Accumulate More In A Coverdell ESA Account Vs A Taxable Account
What are the advantages of a Coverdell ESA?
Tax-deferral can have a dramatic effect on the growth of an investment. With the new Coverdell ESA (formerly known as the Education IRA) your contributions can grow tax-deferred and distributed income tax-free as long as distributions are used for qualified education expenses. These costs can include school uniforms, computers, and transportation for elementary or secondary school, public, private or religious.
An annual limit of $2,000 per year for any individual under age 18 applies. Once the beneficiary reaches age 18 they can take control of the account but funds must be used by the time the beneficiary turns 30 years of age or transferred to a younger sibling.
The ability to contribute to a Coverdell ESA is phased out based on the Modified Adjusted Gross Income (MAGI). The annual contribution deadline is April 15 of the following year.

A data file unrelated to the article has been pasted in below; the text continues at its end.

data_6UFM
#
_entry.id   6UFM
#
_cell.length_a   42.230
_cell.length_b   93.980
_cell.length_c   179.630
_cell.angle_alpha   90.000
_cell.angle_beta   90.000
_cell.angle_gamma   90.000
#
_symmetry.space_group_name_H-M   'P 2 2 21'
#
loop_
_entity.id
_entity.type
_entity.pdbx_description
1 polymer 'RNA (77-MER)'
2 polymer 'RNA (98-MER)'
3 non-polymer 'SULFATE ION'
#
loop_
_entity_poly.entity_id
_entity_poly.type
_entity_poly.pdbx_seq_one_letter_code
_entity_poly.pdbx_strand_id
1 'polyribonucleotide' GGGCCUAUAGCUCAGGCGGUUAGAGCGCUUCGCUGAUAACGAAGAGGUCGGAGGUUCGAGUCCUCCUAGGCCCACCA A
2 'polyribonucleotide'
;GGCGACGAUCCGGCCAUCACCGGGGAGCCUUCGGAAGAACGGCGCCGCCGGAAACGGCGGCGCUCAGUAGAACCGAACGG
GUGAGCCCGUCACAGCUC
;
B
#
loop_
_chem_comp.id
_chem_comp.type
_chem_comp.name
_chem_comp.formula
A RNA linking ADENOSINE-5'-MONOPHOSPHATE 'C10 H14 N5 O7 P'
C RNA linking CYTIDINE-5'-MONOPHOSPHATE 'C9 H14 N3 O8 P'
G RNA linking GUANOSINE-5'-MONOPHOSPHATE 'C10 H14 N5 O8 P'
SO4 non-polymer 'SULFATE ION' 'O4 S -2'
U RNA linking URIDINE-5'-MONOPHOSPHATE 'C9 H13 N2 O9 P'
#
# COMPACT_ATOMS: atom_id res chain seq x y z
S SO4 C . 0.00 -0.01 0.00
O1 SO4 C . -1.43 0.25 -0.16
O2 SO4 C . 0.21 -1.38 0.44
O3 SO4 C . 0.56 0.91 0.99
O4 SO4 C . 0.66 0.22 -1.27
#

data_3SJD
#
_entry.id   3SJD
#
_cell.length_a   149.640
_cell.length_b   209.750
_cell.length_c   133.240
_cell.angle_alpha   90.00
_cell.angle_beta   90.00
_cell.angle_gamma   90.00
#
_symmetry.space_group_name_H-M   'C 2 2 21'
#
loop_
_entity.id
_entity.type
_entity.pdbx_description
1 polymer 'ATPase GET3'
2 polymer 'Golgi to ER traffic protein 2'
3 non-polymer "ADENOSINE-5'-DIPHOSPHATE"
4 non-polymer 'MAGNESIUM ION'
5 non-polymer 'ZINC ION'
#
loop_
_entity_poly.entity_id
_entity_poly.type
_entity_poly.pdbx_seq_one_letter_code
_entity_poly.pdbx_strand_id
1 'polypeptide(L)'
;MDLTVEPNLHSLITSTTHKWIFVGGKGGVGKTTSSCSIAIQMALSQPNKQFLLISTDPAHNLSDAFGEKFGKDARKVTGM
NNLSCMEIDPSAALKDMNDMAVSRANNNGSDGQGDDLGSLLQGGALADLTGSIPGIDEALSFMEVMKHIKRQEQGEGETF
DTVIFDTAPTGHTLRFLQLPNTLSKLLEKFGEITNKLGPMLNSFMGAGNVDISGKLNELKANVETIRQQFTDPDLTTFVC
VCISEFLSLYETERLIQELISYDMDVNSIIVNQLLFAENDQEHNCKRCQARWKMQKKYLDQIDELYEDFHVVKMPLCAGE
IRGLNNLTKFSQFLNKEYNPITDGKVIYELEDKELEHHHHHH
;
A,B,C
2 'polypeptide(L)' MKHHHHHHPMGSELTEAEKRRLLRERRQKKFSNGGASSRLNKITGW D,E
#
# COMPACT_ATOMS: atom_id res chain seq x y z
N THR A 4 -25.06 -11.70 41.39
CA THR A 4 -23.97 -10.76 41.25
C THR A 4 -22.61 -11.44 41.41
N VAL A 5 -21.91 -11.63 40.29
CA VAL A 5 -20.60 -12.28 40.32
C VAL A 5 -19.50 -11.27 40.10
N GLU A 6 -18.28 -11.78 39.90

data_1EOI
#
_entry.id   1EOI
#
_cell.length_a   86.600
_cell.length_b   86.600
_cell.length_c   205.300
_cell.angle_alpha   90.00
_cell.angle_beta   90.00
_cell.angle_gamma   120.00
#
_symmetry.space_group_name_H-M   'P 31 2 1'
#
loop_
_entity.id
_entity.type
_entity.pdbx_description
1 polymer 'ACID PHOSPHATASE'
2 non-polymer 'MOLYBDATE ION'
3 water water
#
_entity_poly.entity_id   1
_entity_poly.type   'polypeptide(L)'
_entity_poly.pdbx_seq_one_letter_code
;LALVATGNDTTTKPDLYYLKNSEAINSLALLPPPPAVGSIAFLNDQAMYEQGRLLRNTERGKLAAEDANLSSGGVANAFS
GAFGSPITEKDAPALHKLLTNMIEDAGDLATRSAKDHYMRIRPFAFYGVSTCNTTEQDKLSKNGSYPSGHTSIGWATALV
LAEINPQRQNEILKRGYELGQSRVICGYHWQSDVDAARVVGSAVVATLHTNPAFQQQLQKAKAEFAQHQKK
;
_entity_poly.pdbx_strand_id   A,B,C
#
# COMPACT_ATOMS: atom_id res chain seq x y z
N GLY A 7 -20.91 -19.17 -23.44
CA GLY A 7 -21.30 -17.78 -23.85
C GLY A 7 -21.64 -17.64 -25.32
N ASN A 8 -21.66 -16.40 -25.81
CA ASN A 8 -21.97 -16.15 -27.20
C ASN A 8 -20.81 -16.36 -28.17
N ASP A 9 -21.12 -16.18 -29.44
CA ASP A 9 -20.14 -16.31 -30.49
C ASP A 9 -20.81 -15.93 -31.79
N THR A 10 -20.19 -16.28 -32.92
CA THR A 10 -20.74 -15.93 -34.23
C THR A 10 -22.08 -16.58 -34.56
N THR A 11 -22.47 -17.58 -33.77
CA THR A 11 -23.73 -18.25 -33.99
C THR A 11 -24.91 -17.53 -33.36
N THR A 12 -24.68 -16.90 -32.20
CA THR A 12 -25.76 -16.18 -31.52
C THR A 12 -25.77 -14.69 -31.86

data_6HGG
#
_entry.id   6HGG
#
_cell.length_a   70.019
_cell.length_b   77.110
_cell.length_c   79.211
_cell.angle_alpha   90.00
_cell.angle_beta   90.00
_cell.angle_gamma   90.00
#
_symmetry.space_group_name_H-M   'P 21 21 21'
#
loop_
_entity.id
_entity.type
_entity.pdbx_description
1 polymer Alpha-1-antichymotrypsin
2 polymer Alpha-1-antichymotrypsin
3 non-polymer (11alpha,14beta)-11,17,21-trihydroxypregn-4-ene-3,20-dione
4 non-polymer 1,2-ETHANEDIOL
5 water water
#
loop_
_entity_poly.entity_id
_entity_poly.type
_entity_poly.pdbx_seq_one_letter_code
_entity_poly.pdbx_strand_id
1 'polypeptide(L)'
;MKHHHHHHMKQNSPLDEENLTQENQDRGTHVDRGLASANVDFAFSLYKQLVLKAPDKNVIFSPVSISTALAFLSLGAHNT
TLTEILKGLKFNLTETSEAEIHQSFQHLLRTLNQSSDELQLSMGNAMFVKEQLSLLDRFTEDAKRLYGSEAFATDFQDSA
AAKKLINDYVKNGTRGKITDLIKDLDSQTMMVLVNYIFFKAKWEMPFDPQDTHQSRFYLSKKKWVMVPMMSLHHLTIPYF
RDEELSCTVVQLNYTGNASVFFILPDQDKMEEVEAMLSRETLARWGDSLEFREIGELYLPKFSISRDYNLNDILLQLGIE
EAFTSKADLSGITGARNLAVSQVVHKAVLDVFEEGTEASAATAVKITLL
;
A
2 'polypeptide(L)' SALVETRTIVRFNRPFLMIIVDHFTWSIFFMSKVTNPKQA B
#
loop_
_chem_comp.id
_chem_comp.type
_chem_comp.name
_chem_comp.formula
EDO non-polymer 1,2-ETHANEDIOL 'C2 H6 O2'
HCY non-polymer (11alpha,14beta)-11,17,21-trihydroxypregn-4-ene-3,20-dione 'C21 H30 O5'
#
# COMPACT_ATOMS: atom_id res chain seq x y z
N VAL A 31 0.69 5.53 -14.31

Coverdell Education Savings AccountsClick here for full article
Contribution Rules of Coverdell Education Savings AccountsClick here for full article
Penalties on Withdrawals from a Coverdell Education Savings AccountClick here for full article
- Annual savings amount The annual amount between $0 and $2000 you will set aside in the Coverdell account.
- Number of years contributions are madeThe number of years you plan to make contributions to the Coverdell account.
- Before-tax return on savingsThe return you anticipate to receive on your college savings accounts.
- Marginal tax bracketUnlike the tax-deferred Coverdell account, enter the tax rate you would pay on any earnings in an alternative taxable college savings account. This rate will be used for comparison purposes.
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